In 2019, the neighborhoods of Pinheiros and Butantã were occupied by 15 sculptures created by the artist that depicted a dumpcart – an object utilized to discard the increasing quantity of waste found in public spaces.
The sculptures had the original shape and size of a waste dumpcart; however, they were hollow and made uniquely of metal strings contouring them, to rouse a reflection about the excess of trash generated by society. Currently, 20 thousand tons of waste are generated every day in the metropolis, and there are thousands of irregular collection points where people discard just about anything.
“This intervention promoted a new visual meaning for an everyday object that is used to discarding trash, but that trash does not just disappear, it only changes place.” Also, according to Srur: “They are conceptual dumpcarts that also make us reflect about the need of discarding our own mental waste. Those useless ideas and thoughts thriving in society and in our own minds”.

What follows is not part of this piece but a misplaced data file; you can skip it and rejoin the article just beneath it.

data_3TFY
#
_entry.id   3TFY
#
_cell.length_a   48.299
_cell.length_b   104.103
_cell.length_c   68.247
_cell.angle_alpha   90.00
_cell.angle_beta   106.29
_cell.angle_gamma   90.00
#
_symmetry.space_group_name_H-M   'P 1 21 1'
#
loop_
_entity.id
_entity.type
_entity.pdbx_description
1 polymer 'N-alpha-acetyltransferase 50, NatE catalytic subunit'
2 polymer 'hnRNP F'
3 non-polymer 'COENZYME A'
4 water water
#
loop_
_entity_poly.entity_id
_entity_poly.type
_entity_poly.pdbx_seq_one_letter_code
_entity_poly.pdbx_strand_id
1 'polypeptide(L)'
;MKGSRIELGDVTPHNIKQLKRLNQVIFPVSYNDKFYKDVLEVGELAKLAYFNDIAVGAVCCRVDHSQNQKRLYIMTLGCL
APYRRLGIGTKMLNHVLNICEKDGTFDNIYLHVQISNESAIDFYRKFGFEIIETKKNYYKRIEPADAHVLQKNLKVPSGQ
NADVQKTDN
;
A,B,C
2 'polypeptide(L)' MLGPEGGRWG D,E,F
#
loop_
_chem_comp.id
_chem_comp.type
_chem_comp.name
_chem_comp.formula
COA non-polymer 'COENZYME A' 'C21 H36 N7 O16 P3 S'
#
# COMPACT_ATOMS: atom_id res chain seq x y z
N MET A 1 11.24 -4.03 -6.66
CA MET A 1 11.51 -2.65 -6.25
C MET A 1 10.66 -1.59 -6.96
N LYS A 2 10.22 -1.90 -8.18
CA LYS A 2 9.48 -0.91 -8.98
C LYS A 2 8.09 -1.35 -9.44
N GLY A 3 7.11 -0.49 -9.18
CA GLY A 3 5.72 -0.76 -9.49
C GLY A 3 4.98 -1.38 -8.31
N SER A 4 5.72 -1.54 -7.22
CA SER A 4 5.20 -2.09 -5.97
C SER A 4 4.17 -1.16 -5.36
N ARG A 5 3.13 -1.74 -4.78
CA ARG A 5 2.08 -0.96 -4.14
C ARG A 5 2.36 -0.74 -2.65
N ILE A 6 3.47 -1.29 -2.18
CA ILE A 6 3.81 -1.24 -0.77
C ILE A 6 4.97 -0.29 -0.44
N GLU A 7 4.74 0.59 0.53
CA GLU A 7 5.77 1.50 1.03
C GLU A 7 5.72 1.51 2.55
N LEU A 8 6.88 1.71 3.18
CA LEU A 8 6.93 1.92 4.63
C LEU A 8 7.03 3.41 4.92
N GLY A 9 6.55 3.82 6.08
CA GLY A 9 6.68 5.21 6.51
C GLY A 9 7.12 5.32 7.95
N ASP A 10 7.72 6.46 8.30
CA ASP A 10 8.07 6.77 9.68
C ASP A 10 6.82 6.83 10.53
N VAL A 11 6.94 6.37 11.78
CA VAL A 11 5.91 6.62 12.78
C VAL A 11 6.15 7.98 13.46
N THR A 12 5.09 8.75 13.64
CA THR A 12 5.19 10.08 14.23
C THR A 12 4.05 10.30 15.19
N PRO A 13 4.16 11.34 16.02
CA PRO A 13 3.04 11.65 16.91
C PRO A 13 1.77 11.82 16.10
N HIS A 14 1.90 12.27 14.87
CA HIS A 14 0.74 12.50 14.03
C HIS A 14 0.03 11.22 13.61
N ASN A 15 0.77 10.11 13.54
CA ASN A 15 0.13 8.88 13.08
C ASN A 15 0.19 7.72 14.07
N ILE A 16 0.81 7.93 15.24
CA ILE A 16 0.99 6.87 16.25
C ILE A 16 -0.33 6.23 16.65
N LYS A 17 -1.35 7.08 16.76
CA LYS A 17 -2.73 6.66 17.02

During the exhibition, the sculptures were periodically moved and installed in other urban sites. Actually, they were gradually migrating towards the city’s outskirts. “There is no magic in what we do with the trash we generate. The displacement of the sculptures symbolized such a perverse disappearance of the waste into distant and underprivileged places in our society”, he concluded.
During the exhibition, the artist produced a photo essay in the locations where the dumpcarts had been installed, depicting some dramatic sites in the metropolis where debris and irregular disposal dominate the urban landscape.
Srur also took part in art show “Ambiental: Arte e Movimentos” (“Environmental: Art and Movements”) at MuBE – Brazilian Museum of Sculpture and Ecology. This exhibition’s purpose was to reaffirm the museum’s vocation of defending the environment. The artist presented a video produced in 2016 with a Dumpcart inside CEAGESP, the main food distribution center in Sao Paulo, a place where tons of foodstuffs are discarded every day. During that documented performance, the artist threw food inside the sculpture, which was then removed on a truck.
Metal and automotive paint
250 x 165 x 120 cm